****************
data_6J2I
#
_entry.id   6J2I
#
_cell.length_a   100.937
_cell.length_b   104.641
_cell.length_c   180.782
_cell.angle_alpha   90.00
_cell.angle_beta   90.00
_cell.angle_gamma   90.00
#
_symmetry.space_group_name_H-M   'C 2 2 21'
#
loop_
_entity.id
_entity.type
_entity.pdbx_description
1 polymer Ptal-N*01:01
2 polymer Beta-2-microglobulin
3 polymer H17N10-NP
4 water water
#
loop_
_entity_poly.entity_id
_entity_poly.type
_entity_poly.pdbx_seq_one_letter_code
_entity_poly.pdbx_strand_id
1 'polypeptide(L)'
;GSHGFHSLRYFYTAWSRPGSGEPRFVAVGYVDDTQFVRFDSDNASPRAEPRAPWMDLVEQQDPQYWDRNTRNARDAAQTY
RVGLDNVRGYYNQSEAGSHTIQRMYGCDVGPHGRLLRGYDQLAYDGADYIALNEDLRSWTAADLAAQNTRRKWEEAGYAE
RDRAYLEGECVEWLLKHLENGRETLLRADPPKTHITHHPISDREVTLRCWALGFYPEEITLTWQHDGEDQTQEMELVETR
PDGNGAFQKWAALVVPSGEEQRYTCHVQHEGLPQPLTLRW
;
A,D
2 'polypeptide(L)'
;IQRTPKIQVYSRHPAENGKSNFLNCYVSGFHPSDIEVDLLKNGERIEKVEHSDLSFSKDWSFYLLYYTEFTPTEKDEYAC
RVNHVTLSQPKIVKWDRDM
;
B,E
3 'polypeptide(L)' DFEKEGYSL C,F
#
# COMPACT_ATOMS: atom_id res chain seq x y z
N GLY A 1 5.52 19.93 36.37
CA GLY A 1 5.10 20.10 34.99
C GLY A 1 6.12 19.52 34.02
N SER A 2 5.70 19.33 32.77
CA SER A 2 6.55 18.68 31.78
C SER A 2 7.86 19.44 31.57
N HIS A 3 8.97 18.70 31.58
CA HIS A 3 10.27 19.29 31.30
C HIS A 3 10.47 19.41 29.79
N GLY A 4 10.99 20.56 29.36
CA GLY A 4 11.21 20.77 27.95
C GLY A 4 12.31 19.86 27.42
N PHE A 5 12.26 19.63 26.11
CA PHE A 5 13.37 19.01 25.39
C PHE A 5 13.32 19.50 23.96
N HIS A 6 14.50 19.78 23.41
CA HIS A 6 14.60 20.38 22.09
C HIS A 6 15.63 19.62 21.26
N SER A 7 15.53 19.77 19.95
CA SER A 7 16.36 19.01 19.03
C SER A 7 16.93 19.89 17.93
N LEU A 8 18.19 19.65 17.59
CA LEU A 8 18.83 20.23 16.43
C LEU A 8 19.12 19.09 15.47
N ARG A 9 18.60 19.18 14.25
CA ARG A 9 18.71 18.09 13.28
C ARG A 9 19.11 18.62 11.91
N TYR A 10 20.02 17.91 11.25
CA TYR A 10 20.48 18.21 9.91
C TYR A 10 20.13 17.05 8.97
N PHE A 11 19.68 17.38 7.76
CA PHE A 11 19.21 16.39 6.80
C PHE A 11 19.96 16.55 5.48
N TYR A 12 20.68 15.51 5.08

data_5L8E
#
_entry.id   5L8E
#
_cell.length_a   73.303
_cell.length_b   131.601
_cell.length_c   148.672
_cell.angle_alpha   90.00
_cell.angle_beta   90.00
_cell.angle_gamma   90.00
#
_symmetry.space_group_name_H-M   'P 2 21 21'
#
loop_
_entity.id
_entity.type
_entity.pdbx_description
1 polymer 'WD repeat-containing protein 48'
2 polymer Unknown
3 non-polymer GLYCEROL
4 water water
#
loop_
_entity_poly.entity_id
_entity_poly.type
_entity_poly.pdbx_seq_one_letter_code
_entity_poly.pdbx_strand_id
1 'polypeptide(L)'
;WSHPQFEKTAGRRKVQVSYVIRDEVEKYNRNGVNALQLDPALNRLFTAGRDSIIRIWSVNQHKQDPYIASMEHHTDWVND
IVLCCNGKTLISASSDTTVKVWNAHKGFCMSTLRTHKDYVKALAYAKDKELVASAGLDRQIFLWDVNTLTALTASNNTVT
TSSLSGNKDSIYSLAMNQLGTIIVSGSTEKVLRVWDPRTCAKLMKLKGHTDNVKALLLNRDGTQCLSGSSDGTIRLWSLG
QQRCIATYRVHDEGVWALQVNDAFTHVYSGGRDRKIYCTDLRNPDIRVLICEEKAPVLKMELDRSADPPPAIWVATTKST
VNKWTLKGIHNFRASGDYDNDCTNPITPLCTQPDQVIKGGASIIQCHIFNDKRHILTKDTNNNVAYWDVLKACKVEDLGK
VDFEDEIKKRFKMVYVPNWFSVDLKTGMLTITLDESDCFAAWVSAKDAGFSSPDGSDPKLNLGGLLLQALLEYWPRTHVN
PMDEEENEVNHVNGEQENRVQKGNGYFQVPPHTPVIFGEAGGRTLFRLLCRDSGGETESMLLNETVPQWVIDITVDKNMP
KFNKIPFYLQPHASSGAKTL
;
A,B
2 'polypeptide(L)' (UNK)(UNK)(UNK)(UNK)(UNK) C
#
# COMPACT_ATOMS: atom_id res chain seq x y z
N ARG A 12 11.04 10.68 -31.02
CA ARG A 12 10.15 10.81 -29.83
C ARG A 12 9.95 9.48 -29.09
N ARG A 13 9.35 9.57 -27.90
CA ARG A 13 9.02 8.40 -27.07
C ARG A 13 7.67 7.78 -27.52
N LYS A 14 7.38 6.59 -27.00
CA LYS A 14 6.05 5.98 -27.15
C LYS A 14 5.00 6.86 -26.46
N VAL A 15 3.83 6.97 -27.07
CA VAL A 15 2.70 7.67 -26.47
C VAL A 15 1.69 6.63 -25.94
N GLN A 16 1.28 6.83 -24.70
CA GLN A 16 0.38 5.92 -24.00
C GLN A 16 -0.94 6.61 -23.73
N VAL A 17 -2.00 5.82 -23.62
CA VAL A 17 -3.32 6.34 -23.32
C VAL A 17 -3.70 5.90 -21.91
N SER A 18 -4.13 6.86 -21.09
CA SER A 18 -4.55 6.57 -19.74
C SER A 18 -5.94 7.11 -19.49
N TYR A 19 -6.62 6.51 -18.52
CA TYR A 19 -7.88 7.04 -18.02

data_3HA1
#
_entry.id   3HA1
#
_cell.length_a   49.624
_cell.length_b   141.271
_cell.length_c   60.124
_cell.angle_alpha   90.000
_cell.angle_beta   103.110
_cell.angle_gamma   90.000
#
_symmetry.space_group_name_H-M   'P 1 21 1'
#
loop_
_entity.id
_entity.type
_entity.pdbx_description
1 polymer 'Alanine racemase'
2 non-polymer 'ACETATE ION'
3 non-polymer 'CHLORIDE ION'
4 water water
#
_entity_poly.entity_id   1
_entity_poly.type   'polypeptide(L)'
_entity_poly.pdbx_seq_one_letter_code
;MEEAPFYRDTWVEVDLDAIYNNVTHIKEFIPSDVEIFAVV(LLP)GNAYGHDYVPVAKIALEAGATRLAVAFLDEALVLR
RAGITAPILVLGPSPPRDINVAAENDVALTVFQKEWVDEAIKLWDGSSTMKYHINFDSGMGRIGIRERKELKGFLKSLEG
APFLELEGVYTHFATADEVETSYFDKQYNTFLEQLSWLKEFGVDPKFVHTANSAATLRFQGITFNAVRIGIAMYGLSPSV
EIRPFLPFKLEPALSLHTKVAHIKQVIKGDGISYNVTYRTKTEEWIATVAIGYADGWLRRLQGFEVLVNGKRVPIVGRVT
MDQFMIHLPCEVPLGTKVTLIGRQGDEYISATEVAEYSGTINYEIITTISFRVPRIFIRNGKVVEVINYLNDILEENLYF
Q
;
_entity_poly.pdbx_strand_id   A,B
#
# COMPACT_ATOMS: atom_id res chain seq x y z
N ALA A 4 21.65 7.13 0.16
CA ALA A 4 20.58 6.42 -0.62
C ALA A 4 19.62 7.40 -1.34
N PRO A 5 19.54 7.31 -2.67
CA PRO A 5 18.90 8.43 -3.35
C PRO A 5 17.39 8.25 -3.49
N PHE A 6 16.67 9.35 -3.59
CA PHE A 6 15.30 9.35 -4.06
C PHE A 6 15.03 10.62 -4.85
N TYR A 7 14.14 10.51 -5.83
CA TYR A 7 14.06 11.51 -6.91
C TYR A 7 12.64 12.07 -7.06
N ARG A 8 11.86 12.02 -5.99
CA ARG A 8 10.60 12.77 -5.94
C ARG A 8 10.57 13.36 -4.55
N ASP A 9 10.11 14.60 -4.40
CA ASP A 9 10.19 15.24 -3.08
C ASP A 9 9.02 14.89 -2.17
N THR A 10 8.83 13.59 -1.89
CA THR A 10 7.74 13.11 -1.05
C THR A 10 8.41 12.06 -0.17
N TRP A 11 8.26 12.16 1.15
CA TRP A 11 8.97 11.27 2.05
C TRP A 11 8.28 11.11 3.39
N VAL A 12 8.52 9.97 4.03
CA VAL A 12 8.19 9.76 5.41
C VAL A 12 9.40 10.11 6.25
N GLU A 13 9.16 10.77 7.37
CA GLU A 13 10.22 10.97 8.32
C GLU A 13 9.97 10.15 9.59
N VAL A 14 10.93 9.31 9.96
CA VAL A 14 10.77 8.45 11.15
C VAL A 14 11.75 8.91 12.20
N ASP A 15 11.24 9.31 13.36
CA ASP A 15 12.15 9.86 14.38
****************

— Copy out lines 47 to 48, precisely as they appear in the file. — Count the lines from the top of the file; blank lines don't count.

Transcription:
CA SER A 2 6.55 18.68 31.78
C SER A 2 7.86 19.44 31.57